The governor of the Bank of Canada has caused a furor with his suggestion that unemployed youth consider working for free to gain experience.
“It’s sending a message to employers that young people are so desperate they will take unpaid work,” said Claire Seaborn, president of the Canadian Intern Association and an articling student at Torkin Manes LLP law firm in Toronto.
Stephen Poloz came under fire Wednesday after he said unemployed youth should take unpaid jobs to avoid the “scarring effect” of being out of work for too long.
The governor’s comments devalues young people’s contribution and ignores the fact only well-off youth can afford to work for free, Seaborn also said.
“I find it alarming. It shows he does not understand some very basic concepts about workplace law in Canada,” said Andrew Langille, an employment lawyer in Toronto.
In Ottawa, federal Finance Minister Joe Oliver said the government wants to see more paid work for unemployed young people. “What we are obviously looking for are more paying jobs for youth.”
Oliver suggested Poloz may have been referring to the “Catch-22” young people face when they “can’t get a job because they don’t have experience and they don’t have the experience because they can’t get a job.”
Poloz’s comments came amid ongoing concerns about the use by employers of unpaid interns and the relatively high rate of youth unemployment.
About 200,000 youth are under-employed or unemployed and many people know of at least one young adult who is living in their parents’ basement, Poloz said in a speech to a House of Commons committee on Monday about the legacy of the financial crisis.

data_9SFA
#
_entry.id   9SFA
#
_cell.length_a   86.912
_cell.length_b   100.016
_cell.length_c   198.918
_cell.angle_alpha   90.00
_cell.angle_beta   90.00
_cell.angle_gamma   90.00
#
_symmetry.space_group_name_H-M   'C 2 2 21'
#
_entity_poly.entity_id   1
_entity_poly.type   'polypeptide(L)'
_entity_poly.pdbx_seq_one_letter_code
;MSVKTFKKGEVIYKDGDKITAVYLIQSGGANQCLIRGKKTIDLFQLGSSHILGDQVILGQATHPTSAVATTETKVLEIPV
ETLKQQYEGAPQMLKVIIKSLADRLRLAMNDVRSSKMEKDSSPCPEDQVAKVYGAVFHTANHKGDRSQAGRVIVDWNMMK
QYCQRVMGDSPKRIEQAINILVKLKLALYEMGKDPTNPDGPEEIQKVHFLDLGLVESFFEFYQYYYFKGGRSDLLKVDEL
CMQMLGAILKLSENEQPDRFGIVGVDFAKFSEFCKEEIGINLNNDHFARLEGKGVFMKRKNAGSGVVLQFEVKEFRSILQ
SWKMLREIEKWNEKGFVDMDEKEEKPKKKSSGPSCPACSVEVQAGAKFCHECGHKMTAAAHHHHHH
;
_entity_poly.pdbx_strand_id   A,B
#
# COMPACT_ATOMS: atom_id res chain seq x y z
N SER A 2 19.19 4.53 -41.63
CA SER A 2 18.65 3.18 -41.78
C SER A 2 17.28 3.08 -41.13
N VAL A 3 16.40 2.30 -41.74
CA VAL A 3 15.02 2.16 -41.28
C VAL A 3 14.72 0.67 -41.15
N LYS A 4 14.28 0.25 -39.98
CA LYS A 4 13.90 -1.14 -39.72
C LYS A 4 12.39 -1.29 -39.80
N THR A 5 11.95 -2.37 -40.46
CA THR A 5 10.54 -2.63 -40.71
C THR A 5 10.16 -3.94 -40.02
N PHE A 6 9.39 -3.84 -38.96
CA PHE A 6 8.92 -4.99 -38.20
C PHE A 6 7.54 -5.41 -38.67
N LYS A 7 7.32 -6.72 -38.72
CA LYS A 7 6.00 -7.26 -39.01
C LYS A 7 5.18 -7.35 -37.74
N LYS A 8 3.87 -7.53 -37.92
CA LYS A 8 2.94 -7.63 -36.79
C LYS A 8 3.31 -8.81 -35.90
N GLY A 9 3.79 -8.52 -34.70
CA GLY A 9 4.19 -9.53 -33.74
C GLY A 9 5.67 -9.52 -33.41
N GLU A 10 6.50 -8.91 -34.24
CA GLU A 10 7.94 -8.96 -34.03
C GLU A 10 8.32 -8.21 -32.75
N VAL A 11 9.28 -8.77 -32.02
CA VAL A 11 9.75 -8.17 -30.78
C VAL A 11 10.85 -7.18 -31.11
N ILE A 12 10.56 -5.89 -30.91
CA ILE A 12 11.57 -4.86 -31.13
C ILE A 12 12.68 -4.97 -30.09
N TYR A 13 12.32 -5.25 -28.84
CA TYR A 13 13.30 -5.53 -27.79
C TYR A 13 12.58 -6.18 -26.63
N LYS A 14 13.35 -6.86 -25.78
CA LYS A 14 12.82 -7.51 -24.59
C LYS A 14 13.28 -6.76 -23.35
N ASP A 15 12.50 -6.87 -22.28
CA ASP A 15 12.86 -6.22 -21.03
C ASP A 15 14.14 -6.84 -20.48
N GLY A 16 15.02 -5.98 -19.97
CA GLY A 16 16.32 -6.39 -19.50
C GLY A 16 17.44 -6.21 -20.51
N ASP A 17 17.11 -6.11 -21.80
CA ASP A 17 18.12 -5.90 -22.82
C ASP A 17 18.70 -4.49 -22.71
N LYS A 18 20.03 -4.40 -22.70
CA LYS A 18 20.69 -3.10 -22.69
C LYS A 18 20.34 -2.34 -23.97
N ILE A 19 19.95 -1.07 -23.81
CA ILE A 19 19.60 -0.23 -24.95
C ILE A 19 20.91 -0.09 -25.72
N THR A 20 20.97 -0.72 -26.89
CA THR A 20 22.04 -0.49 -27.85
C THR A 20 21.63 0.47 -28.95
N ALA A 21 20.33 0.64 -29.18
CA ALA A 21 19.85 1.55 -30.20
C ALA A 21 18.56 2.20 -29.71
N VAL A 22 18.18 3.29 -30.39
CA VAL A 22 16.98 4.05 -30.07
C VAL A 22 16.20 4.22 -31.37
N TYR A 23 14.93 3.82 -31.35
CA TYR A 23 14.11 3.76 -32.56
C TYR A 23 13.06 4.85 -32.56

During a news conference, Poloz was asked what he advises recent unemployed graduates do while waiting for the economy to create more jobs.
“I say, look, having something unpaid on your CV is very worth it because that’s the one thing you can do to counteract this scarring effect,” Poloz said. “Get some real life experience even though you’re discouraged, even if it’s for free. If your parents are letting you live in the basement, you might as well go out and do something for free to put the experience on your CV.”
On Tuesday when asked by Liberal MP Scott Brison about the problem of unpaid internships favouring well-off youth, Poloz acknowledged it could be an issue. But he said, “I still think that when there are those opportunities, one should grab them because it will reduce the scarring effect all other things equal.”
Andrew Cash, the NDP MP for Davenport, called Poloz’s comments “troubling” and “counter-productive.
If young people are in fact “holed up” in their parents’ basement, “it is due to the failure of the Conservative government to take the issue of youth unemployment and unpaid internships seriously,” Cash said.
The unemployment rate among young people, age 15 to 24, was 13.5 per cent in September, nearly twice that of the overall population, according to Statistics Canada’s latest figures.
On Twitter, several contributors suggested the bank governor give up his $435,000 a year salary if he thinks working for free is such a great idea.
“My fourth-year students were not happy about his comments to put it mildly,” said Mike Moffatt, who teaches economics at the University of Western Ontario’s Richard Ivey School of Business.
Naguib Gouda, president of Career Edge, a Toronto-based social enterprise that connects job seekers with paid internships, said he became more vocal about unpaid jobs after reports about young people who died from overwork.
Andrew Ferguson, a student in Alberta interning at a radio station, died in 2011 while driving home after a 16-hour day.
Earlier this year, the Ontario government cracked down on the practice at several Toronto-based magazines. Bell Mobility scrapped a contentious program — at least temporarily — that recruits hundreds of interns each year to work for free.
- With files from Star wire services, staff